1923 has a sweeping feel. A large part of that has to do with the breakout performance of Brandon Sklenar. The Sheridan universe is expanding its horizons with the addition of a new romance.
We recap the Paramount+ series 1923 season 1 episode 2, “Nature’s Empty Throne,” which contains spoilers.
The last time we saw Spencer in the 1923 premiere, he was malled by a leopard at Mount Suswa. Immediately as “Nature’s Empty Throne” starts, we see the beast on top of him. Spencer manages to stop it by stabbing it. As the wild cat backs away and is ready to strike again, he reaches for his rifle and gets off a shot. But the leopard is so strikingly fast it appears to almost disappear – like a ghost. Spencer looks around and sees his friends, the guides Kagiso (Raymond Watanga) and Linda (Kondwani Phiri), running for him and announcing that there are two. That’s when Spencer sees the leopard leap and attack Kagiso. Linda and Spencer run after him as the animal drags him by his neck. They manage to kill it, but Kagiso is dead.
1923 has a sweeping feel. A large part of that has to do with the breakout performance of Brandon Sklenar. The Taylor Sheridan universe is expanding its horizons with the addition of a new romance.
1923 season 1 episode 2 recap
The Duttons have reached the part of their land where they had not grazed their cattle. Once they reach the top of that mountain (I’m surprised they didn’t name it “Paramount”), Jacob (Harrison Ford) hears a gunshot. The last time we saw the Duttons, his nephew, Jack was being shot at, and they found him stuck under his horse, where the bullet landed.
Jacob is furious and brings his crew of virile cowboys to race down the mountain to herd the sheepherders. The leader of the shepherds is Banner (Jerome Flynn), and Jacob beats him furiously with his pistol. To make a statement, Jacob tests the loyalty of their horses. He strings them up by their necks, ties their hands behind their backs, and places them on their primary form of transportation, including Banner.
Jacob is his own shepherd and is tending to his flock. He tells John (James Badge Dale) and Jack that people taking other’s land has been going on for centuries. You will find cities built over towns and villages. This is ironic considering the land they currently “own” and Thomas Rainwater‘s claims to the Dutton family land. This is an exciting piece of writing by Sheridan here. It points to a consideration of a “white” narrative to control the story.
He doesn’t want that to happen to his family. He tells Jack that he hopes a couple has survived so they can spread this story across the area known as big sky country. Do any of the five men persist in the “short drop”? Yes, of course. More importantly, is one of the men Banner? Yes. How does Banner survive the hanging? By having a loyal horse, of course. Now, if I were Jacob, I’m not sure you’d want Banner to be that one because he will seek revenge. The other four men are now dead.
However, his loyal horse comes over to him, and he can pull a knife from a pouch on the horse’s side. He cuts the rope from his wrists. And just before the current horse he sits on makes a run for it, Banner’s wrists are free. He grabs the rope attached to the tree and manages to free himself before meeting an abrupt end.
Teonna is still living a nightmare in the Christian-managed “Indian school” in Montana. She continues to speak her native language, and Sister Mary physically assaults her over it. She slams her head against the table, and four other nuns tackle Teonna. Unfortunately, now Renaud is involved. He and two other priests drag her to a “hot box” – a form of torture and penal punishment by imprisoning a person in an overheated cell/cage – for a couple of days. The sadistic priest warns her that he will bury her alive in the ground if she speaks that “filthy” language again.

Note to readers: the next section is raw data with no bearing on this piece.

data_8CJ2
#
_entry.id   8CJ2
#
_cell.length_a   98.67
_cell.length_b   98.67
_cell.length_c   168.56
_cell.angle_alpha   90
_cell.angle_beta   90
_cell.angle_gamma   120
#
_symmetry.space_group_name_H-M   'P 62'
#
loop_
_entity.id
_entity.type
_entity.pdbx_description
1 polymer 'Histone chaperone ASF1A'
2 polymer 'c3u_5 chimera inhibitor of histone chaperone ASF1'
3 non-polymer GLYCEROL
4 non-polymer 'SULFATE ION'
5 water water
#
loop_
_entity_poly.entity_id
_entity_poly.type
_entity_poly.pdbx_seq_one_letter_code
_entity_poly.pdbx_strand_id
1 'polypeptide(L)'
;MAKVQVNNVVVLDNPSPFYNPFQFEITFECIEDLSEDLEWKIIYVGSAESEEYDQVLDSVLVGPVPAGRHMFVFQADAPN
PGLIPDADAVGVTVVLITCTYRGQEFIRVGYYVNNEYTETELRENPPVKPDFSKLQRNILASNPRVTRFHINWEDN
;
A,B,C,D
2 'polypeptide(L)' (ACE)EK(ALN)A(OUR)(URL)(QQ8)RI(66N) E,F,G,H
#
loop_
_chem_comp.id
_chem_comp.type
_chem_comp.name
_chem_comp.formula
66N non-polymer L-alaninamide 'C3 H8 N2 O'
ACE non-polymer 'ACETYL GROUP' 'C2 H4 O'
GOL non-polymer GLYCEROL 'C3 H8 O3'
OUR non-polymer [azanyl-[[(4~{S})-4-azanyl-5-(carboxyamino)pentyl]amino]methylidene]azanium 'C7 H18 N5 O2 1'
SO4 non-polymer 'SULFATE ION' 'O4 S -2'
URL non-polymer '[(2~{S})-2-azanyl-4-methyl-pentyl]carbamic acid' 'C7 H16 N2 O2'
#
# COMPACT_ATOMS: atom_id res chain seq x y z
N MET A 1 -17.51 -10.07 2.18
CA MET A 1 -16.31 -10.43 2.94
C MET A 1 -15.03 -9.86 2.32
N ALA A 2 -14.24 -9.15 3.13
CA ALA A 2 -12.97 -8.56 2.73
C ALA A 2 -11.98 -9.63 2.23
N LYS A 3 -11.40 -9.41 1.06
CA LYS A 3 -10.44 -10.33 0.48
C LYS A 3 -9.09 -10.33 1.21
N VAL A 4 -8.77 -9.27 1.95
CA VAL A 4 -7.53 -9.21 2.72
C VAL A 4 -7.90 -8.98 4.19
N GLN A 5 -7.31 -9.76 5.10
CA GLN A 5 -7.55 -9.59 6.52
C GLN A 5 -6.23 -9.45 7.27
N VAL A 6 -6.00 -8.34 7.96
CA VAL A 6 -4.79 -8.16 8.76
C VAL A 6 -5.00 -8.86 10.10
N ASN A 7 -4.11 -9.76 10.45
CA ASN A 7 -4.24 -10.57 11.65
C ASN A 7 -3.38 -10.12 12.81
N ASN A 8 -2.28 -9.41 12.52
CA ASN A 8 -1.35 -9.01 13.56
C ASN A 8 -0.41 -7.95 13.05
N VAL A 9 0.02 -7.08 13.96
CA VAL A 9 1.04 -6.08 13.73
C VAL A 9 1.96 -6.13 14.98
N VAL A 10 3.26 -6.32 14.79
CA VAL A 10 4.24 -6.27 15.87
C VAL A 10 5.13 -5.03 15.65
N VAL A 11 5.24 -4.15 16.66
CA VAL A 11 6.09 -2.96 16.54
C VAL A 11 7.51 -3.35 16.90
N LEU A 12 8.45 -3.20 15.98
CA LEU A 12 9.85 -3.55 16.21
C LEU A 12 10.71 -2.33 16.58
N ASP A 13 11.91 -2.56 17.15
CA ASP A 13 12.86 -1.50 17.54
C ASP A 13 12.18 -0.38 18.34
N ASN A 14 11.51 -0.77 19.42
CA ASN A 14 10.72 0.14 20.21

She is kept there for a couple of days and is finally carried from the box. Teonna can hardly stand and lift her arms. She is placed in a tub where she is sexually assaulted by the nun cleaning her. Sister Mary walks in and sends Sister Alice away. Mary berates Teonna and tells her she swore to kill the “Indian in you.” Sister Mary then assaults her by hitting her with a stick and warns her never to touch her again.
Spencer has a doctor clean his wounds because a leopard has so much under their fingernails. If not done correctly, he will get gangrene in a week. He is never told about his prey hunting in pairs and blames the man who hired him. He travels back to Nairobi to recover. There, drinking his whiskey in his dirty clothes among the very rich, a beautiful young woman approaches him. It turns out Spencer is a bit of a celebrity. The American war hero has turned into a famous African hunter.
The young woman’s name is Alexandra, and there is a noticeable electric charge between the two. She tells him there is “romance” in what he does. Of course, he disagrees. Then why does he do it? Because dying is the most alive you’ll ever feel, he says. “You don’t see the romance in that?” Spencer has a look on his face as if he just fell in love for the first time. Unfortunately for him, she has a fiance. Fortunately for him, she is unhappy and feels like a real estate transaction.
The episode ends with Spencer heading off on a new hunt – a spotted hyena killing engineers in Tanganyika. Before he leaves, he catches Alexandra’s eye. He tips his hat to her from a distance, and she pretends to do the same and smiles at him. As he drives off, she grabs her bags and runs after his car. They stop, and she jumps in and wants to go with them. Spencer tells her where they are going is dangerous. Her response?
“Let’s look death in the eye, shall we.”
What did you think of 1923 season 1 episode 2? Comment below.
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